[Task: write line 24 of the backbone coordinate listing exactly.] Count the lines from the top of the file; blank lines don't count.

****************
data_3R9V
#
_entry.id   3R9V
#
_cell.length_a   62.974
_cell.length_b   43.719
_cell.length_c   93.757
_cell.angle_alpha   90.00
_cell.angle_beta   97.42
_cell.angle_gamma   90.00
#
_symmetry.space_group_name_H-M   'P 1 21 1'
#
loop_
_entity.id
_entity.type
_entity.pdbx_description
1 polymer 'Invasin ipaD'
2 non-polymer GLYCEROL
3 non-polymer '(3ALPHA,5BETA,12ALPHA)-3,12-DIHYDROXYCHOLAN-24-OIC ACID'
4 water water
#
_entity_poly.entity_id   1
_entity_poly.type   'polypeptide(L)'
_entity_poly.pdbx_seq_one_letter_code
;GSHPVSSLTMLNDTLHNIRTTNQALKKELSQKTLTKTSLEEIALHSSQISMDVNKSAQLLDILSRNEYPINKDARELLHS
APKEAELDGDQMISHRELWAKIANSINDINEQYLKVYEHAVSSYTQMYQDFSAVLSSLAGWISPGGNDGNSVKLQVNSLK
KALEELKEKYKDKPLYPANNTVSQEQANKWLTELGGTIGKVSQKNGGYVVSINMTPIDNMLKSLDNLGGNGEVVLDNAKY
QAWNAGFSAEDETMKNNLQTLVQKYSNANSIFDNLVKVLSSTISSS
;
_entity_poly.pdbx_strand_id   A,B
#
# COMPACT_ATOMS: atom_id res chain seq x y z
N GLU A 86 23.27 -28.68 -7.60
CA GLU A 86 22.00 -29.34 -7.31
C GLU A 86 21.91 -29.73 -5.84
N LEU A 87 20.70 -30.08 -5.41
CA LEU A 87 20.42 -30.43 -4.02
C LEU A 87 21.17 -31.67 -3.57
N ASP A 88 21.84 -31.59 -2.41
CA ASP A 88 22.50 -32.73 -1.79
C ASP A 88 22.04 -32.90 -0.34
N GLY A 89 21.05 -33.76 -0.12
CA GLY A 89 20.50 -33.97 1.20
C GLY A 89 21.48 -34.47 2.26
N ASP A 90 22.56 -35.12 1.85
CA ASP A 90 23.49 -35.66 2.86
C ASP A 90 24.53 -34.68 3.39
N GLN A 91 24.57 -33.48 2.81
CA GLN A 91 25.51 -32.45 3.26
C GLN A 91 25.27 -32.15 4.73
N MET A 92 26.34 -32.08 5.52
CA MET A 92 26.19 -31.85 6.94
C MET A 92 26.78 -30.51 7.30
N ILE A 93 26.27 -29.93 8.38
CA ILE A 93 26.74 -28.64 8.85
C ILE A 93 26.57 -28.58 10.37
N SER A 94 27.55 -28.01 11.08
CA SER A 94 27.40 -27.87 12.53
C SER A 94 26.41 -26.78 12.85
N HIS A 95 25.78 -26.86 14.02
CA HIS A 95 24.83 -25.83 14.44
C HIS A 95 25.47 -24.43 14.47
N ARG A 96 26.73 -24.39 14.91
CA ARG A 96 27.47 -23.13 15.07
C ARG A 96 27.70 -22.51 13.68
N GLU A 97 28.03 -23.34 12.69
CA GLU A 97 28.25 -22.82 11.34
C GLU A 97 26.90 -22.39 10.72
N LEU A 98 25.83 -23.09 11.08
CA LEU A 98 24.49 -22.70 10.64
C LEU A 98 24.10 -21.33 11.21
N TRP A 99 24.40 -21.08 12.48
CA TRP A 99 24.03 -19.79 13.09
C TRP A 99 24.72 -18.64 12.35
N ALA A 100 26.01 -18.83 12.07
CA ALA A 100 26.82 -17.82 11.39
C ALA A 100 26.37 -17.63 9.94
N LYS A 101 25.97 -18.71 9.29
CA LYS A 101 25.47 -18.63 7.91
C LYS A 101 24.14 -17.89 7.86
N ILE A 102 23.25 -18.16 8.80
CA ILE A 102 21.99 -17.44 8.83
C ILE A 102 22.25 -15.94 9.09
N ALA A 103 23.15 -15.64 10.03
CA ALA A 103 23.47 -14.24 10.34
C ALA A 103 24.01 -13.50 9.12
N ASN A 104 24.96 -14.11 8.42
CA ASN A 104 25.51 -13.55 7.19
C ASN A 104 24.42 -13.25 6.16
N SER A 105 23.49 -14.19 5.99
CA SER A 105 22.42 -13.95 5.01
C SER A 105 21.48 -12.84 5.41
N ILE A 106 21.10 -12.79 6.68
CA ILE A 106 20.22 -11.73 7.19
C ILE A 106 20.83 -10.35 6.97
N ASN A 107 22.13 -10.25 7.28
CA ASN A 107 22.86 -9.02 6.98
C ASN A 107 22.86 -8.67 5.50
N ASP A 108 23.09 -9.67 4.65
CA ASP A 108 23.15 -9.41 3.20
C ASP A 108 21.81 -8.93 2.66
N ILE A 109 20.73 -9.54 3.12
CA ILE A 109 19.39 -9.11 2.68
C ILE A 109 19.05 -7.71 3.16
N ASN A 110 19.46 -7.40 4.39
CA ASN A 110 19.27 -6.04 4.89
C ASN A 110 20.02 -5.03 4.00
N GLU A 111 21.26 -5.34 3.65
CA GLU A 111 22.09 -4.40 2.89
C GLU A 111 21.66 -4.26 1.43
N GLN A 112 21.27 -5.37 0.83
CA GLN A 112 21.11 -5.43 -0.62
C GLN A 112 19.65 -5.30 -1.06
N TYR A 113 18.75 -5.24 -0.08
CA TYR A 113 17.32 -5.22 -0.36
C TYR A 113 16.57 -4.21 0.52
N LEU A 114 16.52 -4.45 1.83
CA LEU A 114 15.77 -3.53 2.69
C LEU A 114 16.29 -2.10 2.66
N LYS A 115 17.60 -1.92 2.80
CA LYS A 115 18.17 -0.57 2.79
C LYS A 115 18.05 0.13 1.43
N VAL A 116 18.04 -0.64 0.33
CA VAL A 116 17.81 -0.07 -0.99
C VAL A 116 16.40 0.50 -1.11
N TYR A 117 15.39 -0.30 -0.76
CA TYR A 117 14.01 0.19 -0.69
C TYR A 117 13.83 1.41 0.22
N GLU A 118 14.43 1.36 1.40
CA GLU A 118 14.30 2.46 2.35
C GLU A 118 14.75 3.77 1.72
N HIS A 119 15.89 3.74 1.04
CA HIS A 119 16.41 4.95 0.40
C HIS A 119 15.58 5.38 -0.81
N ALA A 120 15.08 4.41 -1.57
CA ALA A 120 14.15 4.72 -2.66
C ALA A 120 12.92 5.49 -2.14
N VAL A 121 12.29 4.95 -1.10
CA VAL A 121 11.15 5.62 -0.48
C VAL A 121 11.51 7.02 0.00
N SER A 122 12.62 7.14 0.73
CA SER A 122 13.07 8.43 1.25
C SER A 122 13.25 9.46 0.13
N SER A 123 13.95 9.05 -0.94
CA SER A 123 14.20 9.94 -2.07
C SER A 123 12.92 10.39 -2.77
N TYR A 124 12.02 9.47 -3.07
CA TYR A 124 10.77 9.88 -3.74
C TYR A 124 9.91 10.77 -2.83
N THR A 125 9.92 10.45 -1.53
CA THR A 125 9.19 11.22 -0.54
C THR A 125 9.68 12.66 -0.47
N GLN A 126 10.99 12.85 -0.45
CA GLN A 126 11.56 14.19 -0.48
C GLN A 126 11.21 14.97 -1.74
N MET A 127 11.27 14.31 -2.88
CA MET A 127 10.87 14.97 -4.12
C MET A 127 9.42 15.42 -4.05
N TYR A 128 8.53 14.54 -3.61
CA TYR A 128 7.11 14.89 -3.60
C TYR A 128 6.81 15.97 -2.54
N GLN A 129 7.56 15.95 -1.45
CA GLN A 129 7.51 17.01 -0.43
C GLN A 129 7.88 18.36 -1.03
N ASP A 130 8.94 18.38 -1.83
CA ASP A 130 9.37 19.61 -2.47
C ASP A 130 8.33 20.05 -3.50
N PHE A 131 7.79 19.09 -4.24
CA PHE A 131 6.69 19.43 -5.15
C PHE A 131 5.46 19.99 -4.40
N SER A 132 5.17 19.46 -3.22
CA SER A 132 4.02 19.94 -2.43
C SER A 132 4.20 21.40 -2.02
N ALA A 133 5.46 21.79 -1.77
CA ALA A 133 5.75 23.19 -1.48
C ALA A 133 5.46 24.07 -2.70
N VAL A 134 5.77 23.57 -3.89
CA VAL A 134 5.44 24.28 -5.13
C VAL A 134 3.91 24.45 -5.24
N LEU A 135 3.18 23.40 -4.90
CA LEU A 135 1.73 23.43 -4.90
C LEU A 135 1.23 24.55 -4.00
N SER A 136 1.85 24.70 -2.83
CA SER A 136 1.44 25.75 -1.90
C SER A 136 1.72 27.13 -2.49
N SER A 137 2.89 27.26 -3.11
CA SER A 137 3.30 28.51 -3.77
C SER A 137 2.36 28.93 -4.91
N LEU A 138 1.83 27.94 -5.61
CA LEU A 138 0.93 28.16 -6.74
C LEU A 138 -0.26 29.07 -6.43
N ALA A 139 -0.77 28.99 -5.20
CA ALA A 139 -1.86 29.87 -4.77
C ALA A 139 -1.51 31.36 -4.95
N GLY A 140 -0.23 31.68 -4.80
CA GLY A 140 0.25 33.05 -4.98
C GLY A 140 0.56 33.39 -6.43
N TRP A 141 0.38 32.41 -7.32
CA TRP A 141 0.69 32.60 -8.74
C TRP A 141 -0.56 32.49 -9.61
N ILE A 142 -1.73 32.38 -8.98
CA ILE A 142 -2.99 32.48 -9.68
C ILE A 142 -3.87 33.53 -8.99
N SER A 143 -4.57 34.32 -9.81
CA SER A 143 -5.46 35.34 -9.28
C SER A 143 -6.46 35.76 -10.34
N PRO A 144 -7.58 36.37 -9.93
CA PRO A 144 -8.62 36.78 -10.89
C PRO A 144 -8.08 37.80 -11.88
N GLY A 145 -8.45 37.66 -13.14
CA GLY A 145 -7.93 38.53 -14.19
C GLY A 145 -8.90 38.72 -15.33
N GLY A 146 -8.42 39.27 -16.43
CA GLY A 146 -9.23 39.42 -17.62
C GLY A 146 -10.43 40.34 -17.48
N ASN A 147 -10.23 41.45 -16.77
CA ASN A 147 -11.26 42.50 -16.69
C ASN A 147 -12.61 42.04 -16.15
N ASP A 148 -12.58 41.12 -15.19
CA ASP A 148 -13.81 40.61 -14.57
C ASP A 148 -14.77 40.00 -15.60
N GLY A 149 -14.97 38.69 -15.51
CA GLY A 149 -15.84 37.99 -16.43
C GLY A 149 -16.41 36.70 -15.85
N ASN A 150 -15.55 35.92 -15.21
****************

_entity_poly.type   'polypeptide(L)'